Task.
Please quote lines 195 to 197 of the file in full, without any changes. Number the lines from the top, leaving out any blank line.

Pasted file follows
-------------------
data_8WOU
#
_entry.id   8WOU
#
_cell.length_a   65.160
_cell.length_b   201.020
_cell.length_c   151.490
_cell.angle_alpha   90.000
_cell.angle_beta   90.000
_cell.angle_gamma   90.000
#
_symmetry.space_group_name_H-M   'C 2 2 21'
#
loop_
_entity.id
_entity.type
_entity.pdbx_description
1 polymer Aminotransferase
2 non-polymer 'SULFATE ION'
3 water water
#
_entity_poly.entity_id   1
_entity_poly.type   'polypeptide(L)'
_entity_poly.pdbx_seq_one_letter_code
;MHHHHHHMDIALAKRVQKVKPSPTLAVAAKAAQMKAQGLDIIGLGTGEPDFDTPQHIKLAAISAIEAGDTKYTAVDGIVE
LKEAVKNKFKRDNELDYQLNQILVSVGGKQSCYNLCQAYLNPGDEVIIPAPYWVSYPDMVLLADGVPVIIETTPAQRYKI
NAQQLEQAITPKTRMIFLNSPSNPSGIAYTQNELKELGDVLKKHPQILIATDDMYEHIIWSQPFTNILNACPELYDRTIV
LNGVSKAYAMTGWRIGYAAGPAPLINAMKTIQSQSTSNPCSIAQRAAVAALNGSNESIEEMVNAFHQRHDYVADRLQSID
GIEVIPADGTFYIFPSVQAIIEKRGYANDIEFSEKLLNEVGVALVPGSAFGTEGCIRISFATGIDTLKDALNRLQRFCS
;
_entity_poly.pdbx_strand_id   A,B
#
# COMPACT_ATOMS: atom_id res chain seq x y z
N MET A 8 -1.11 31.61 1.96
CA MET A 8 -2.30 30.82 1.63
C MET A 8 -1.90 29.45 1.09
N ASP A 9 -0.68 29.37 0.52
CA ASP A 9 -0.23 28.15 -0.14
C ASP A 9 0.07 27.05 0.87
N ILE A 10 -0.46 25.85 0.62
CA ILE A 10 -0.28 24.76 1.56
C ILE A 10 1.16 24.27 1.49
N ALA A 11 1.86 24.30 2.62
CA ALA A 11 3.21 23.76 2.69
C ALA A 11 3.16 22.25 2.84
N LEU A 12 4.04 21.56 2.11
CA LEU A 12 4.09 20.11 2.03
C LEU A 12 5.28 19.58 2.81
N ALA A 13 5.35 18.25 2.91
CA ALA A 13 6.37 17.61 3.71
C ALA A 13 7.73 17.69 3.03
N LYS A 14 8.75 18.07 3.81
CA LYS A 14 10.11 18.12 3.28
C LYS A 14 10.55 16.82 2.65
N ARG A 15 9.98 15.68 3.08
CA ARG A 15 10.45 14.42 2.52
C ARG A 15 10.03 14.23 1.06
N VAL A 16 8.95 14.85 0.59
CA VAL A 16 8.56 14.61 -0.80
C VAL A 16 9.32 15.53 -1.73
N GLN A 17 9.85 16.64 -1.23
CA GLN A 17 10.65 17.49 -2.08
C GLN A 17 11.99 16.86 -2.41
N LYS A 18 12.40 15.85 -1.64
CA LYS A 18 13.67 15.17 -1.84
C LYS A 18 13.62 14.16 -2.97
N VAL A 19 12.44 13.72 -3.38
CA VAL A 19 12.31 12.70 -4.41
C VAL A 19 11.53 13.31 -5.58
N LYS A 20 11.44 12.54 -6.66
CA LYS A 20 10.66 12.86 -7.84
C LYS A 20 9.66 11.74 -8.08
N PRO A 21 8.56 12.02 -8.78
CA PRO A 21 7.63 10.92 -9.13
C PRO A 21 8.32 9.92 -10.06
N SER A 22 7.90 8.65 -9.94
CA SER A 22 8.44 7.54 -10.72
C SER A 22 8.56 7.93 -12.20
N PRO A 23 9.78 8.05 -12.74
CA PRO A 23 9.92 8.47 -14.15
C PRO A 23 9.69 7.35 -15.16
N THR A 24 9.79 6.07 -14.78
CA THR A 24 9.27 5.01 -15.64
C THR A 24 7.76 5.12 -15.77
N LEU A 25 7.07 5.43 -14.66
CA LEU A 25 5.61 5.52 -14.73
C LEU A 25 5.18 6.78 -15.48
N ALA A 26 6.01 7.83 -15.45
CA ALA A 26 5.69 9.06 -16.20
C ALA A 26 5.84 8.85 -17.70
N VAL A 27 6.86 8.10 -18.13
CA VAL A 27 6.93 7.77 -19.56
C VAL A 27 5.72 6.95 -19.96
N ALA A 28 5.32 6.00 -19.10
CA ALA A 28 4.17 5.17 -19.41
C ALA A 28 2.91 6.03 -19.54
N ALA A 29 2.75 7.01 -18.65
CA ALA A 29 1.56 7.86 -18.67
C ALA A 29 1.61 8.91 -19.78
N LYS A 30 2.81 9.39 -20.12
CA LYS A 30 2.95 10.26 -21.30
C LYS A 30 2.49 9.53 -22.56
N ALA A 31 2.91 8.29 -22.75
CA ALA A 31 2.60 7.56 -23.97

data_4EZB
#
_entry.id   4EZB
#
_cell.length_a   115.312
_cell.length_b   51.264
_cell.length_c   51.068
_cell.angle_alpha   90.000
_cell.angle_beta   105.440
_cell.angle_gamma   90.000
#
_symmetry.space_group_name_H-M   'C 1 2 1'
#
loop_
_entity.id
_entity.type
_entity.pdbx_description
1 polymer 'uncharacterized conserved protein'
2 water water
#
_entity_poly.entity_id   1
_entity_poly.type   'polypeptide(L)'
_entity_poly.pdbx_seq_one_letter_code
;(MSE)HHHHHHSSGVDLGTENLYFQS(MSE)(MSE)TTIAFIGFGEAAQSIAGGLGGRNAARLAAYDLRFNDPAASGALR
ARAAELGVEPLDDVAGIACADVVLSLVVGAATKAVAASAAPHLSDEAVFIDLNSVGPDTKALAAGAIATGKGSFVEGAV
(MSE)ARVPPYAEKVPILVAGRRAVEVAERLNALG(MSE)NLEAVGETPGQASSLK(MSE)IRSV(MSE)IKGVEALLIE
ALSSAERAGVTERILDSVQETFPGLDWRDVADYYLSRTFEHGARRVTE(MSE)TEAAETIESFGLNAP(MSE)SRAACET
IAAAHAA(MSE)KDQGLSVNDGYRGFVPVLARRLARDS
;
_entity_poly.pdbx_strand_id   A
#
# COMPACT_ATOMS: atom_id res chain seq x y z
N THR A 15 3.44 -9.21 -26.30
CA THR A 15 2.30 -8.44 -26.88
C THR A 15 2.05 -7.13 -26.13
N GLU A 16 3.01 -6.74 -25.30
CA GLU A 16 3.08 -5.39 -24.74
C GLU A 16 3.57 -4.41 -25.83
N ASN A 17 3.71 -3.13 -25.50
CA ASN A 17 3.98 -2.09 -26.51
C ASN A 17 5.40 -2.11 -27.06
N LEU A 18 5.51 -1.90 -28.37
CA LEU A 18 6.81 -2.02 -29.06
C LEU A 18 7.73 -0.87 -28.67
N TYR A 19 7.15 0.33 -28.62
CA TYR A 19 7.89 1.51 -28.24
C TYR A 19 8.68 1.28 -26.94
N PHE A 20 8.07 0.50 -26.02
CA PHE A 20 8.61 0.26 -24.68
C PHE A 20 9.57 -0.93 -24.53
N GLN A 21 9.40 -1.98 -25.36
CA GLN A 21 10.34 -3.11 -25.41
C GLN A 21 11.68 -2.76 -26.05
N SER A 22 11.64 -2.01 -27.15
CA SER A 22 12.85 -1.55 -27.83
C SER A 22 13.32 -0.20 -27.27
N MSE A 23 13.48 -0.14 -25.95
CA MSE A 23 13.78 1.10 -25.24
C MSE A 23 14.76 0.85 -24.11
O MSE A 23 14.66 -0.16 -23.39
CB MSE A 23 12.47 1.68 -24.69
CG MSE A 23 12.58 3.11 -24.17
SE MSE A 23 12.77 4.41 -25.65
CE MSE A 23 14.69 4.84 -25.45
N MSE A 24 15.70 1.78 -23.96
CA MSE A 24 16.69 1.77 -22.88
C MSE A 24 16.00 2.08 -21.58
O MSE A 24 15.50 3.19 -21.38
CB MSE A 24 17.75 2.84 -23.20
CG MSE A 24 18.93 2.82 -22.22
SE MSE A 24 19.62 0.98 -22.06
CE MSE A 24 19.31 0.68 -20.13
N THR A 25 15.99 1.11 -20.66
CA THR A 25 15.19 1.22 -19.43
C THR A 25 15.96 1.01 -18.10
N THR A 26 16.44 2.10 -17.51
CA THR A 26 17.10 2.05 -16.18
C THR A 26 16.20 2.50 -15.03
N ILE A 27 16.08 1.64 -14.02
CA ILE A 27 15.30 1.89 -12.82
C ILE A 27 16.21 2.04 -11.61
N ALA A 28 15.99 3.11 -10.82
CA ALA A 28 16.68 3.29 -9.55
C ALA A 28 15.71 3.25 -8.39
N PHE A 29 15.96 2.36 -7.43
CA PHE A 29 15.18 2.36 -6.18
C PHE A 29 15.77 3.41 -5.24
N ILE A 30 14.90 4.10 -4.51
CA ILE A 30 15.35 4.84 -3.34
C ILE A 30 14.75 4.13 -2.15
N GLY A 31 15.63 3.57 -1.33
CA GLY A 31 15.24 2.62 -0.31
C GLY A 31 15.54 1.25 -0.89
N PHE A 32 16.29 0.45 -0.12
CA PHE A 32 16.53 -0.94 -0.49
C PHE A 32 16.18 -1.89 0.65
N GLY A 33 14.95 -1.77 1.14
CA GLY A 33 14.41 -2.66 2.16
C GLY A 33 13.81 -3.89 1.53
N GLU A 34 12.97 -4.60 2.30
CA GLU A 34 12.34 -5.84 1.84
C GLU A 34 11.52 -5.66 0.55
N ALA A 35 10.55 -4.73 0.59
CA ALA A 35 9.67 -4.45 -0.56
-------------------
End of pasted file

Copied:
N GLY A 31 15.63 3.57 -1.33
CA GLY A 31 15.24 2.62 -0.31
C GLY A 31 15.54 1.25 -0.89